Those were the days… when you went to a Chinese restaurant and asked them not to fill the dish with green capsicum, Simla mirch. Now you have to say Please, no red, green or yellow peppers. I know they’re pretty, they’re crunchy and add lovely texture to a starchy dish of chow mien, but please, their flavour takes over completely and you don’t know whether you’re eating hoisin sauce or tandoori masala. Let alone steamed fish or vegetables. But this is the way of the world. When we’re eating out or even at home, when we’re entertaining, we feel obliged to use “exotic” vegetables. I miss the days when party fare meant stuffing Simla mirch with qeema instead of homely potatoes or cooked urad dal.

Bell peppers, Capsicum annuum, come in all colours — from green, red and yellow to purple, brown and black. Apparently all green bell peppers would eventually turn red, if allowed to ripen. All red and yellow vegetables and fruit contain carotenoids, anti-oxidants and a cupful of these red and yellow sweet peppers, raw, gives us almost a hundred per cent of our daily requirement of vitamin A, and three hundred per cent of our daily requirement of vitamin C.

Health benefits apart, the reason I tolerate them is because they look so lovely — as someone said, they’re the Christmas ornaments of the vegetable kingdom. Deep, vivid colour, shiny red, yellow or orange, smooth and firm, heavy for their size, firm to the touch, they look as if their vigour will add to ours. A handful of them, chopped raw in a salad, add freshness with their crisp bite. It’s only the smell, strongest in the green, which I find hard to take. Unlike chillies, bell peppers aren’t “hot”. They contain negligible amounts of capsaicin, which imparts “hotness” to peppers. Grilling them removes the strong grassy flavour and adds sweetness. So, grilled and marinated, a bell pepper’s personality changes: it becomes gentle while remaining beautiful.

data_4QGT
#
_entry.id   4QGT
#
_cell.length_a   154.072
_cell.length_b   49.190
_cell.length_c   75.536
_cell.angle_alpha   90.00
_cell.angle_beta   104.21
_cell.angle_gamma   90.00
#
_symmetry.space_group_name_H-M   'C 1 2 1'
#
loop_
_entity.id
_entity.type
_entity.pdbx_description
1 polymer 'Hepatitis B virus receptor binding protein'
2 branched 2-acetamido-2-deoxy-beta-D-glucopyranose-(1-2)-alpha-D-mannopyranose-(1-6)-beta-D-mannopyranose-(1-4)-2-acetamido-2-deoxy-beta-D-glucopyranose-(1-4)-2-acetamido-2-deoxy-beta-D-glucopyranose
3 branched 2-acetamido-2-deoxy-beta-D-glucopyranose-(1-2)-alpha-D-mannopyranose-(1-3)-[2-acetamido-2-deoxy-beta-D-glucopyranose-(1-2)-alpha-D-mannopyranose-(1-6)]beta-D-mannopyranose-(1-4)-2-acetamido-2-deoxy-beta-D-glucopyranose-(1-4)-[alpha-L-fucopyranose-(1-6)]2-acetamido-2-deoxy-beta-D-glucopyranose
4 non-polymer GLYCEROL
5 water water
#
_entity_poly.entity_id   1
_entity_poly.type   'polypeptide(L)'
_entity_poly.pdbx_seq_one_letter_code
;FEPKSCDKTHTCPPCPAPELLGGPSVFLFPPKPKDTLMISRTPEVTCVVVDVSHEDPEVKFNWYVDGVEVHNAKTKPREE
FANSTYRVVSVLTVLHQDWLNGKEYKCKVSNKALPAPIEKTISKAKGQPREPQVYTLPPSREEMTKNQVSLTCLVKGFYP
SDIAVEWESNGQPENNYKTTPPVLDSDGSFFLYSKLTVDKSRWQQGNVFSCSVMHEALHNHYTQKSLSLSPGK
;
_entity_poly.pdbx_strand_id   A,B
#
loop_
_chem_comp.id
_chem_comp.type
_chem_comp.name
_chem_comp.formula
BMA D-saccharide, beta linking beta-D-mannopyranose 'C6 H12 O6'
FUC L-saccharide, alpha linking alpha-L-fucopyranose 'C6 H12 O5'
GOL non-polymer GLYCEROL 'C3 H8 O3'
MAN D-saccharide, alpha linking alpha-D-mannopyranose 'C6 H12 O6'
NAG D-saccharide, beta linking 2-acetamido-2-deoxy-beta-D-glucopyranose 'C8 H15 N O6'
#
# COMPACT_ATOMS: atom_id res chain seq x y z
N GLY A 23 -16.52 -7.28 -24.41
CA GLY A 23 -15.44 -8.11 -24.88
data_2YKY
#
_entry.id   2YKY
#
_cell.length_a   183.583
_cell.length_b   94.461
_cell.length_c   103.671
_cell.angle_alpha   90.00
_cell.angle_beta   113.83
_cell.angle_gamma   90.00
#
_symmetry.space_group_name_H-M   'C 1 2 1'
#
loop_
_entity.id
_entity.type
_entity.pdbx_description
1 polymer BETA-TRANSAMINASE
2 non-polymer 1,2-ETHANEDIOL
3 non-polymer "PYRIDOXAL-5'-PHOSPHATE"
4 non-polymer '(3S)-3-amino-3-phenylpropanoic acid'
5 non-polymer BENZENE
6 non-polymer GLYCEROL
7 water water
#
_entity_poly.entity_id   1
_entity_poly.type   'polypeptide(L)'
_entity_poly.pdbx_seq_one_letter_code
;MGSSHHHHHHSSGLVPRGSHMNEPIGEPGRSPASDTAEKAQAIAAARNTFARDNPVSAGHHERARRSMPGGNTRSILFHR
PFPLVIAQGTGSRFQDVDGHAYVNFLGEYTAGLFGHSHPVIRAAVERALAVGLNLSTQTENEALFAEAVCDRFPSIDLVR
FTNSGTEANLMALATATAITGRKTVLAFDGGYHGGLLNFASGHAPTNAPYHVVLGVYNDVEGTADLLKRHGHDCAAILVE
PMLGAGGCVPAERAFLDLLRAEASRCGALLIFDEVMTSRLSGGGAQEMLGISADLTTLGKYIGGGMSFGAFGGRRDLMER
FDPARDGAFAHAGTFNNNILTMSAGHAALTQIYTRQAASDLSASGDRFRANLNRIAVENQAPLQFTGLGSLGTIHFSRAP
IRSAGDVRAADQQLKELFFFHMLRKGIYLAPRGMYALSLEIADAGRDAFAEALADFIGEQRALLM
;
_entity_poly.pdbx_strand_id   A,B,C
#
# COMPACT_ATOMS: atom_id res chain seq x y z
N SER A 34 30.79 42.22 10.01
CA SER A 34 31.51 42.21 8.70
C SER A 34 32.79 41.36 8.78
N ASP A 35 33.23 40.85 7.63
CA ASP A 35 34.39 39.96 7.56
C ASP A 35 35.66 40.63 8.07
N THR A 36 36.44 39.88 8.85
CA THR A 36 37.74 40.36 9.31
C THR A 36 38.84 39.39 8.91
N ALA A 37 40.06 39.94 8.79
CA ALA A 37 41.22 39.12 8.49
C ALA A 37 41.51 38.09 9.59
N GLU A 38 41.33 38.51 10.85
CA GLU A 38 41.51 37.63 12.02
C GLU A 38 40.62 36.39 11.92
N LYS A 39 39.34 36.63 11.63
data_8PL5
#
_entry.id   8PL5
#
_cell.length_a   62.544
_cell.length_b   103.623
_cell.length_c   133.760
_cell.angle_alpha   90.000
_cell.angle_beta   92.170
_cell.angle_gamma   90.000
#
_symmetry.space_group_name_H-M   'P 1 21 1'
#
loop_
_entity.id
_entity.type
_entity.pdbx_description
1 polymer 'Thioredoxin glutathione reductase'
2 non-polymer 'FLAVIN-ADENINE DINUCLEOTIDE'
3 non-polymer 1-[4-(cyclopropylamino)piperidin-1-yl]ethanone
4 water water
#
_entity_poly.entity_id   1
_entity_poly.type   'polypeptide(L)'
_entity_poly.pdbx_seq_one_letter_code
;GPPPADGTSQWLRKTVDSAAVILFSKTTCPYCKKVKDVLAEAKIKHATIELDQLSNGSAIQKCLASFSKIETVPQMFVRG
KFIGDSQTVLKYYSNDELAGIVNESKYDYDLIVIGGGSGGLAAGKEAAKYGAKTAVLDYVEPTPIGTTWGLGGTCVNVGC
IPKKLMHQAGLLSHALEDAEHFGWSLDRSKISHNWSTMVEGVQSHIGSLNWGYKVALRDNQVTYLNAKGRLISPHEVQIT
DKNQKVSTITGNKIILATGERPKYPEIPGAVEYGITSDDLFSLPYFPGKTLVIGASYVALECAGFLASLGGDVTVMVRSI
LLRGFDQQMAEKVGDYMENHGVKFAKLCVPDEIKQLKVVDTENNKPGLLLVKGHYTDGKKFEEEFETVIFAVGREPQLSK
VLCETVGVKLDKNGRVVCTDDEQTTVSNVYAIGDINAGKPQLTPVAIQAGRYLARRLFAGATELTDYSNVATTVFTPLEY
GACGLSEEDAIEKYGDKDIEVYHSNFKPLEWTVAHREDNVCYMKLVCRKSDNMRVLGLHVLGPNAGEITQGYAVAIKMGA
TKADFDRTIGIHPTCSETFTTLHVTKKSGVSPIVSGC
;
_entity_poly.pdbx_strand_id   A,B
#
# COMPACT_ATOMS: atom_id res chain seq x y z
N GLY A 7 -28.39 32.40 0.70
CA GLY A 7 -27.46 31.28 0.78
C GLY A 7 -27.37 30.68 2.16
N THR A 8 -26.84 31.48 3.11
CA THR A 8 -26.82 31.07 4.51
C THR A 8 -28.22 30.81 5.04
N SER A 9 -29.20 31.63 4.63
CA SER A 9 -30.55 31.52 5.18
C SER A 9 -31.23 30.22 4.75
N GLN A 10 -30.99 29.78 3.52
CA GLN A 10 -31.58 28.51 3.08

And broccoli. Party menus meant serving early bhindi, okra, in April and gobhi, cauliflower, in September. Now it’s broccoli — in salads, “Italian”, even as a desi vegetable with turmeric, cumin and garam masala, as a side dish with chicken curry and dal makhani. But somehow I don’t find broccoli offensive; apart from its heath benefits, it tastes so much like cauliflower.

The other bugbear is what we do with baby corn, a cereal grain taken from very young corn (maize). It’s delicious as it is, raw and sweet, in a salad; in this case, nothing can improve upon nature. But, like our clothes, we can’t leave well enough alone. The succulent, crunchy little thing is ornamented and embellished in curries, batter-fried as an hors d’oeuvres, basically, cloaked and masked to destroy its natural taste. It’s not a separate variety: it’s merely harvested early, while the ears are still immature and very small. Unlike mature corn, whose cob is tough and inedible, baby corn is eaten whole, cob and all. All corn produces baby corn but some seed varieties, developed specifically for baby corn, give higher yields. One of these is chosen and planted and, as soon as corn silk emerges from the ear tips — or a few days after — the ears are plucked off by hand. Corn matures very quickly, so the harvest of baby corn has to be timed carefully to avoid ending up with more mature corn ears. When a variety is planted to yield common sweet or field corn, the second ear from the top of the plant is harvested for baby corn, while the top ear is allowed to mature. In both cases, the ears are tiny — from 4 to 10 cm each.


(Serves 4/ Makes 6 cups)

5 red bell peppers

5 ripe red tomatoes, chopped (11/2 cups)

1 cup vegetable stock



Heat oven to 200°C (400°F). Line a baking sheet with foil, arrange bell peppers and roast them for about 45 minutes or until very tender, turning them regularly so they roast evenly. They will get charred black. Remove from oven and let cool completely. If not using oven, char peppers on an open flame, turning regularly with tongs, until blackened all around. Remove skin and seeds, and roughly cut the bell peppers. In a blender, add bell peppers, tomatoes, stock and salt to taste. Blend until smooth. Add more stock or water if you want your soup to be less thick. Serve chilled, after refrigeration, or hot, after reheating.


(Makes 6 pieces)

1 red bell pepper

4 cloves garlic, peeled and chopped fine

2 tbsp fresh basil leaves, chopped


Pinch of sugar

Juice of 1 lime

1 tbsp extra virgin olive oil

Char bell pepper over a high flame, as you would a baingan for bharta. Remove charred outer skin, cut open into halves and remove ribs and any white fragments. Slice into thin strips. Add rest of ingredients. Serve on toasted, unbuttered slices of French bread.

After charring, seal bell pepper while still hot in a large food grade polythene bag, leaving enough room for the pepper to breathe. The steam loosens the charred outer skin, making it easy to remove. In five minutes, open and wipe clean with a paper towel. Conserve flavour — do not wash.

Yellow bell peppers or blanched, peeled tomatoes also make appetizing bruschetta toppings.


Trivial pursuits for serious peopleJune 15, 2013